The testimonies led to the incarceration of more than 60 (former) congressmen and numerous local officials. According to the prosecutor General’s Office, some 12,500 private companies and persons are formally suspected of supporting terrorism.

But the revelations of the widespread ties between the military, local elites, national politicians and the police led to violent repercussions and more than 2,200 former paramilitaries have “died” since their demobilization.

2008 – Birth of the AGC

In 2008, Uribe extradited almost the entire leadership of the AUC in a surprise move that was condemned by both the prosecutor general and the Supreme Court as illegal and the incrimination of mainstream political and business leaders virtually ended.

Immediately after, the AGC announced its formation, citing the persecution of their former brothers in arms and Uribe’s “betrayal” as the primary reasons to rearm.

From Uraba, the group then began a tremendous expansion, growing from 250 men in 2008 to approximately 10-fold in 2013 while recovering most of the AUC’s drug trafficking routes along the Caribbean and the Pacific coasts.

Since then, the AGC’s unofficial authority in Uraba has been unchallenged, resulting in relative calm but amid ongoing extortion of the local population and hostility towards labor rights activists often with fatal consequences.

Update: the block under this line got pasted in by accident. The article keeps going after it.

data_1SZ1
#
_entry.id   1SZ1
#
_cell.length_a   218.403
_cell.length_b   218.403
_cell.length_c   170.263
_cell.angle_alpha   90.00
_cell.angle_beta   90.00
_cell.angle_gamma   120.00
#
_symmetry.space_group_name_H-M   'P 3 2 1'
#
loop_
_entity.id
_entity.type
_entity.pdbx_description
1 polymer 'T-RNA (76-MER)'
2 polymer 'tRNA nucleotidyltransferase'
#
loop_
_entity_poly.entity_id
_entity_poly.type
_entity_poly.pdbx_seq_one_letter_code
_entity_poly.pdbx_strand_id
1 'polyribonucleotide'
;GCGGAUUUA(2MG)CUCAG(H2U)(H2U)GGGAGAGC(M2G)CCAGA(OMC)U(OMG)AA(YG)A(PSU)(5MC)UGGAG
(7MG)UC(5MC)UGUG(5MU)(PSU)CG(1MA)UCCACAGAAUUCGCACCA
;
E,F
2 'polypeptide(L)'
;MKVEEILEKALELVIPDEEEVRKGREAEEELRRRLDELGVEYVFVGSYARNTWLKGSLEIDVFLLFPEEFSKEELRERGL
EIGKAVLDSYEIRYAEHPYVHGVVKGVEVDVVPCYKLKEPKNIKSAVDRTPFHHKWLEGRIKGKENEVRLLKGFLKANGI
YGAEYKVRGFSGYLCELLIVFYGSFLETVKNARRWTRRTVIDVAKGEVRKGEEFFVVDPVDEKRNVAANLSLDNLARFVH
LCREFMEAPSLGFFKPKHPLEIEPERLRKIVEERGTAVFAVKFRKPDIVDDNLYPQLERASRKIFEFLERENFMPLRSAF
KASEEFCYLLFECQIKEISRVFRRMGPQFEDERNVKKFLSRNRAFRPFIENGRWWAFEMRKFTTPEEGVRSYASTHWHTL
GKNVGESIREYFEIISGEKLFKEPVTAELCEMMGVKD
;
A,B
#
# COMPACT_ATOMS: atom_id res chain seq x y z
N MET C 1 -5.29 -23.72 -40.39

The group has requested to be included in the peace process with their old arch-enemies, the FARC, but this has openly been rejected by the administration of current President Juan Manuel Santos.

The group is negotiating new demobilization conditions with the government of Antioquia, but at the same time strengthening its territorial control throughout Colombia.

In Uraba, the group is alleged to be violently preventing the return of land that was stolen from displaced farmers and sold to the local elites and businesses.

2015 – Murky collage of criminal actors

However, the so called “anti-restitution armies” or death squads carrying out these activities could also be a not-associated new breed of paramilitary factions. Arrested alleged members of these armies were, like the AGC, former members of the AUC.

These death squads only target victim organizations and land claimants and seem entirely political in nature while the AGC’s primary activity is drug trafficking.

Additionally, human traffickers have become increasingly active in the area to the extent that Panama closed its borders earlier this year.

The primary human trafficking route is from Medellin to Turbo, then across the gulf to Capurgana and then either over land or water to Panamanian territory, straight through the AGC’s heartland.

These coyotes are unlikely to be members of the AGC, but are almost certainly paying protection money to the paramilitaries or are collaborating with them.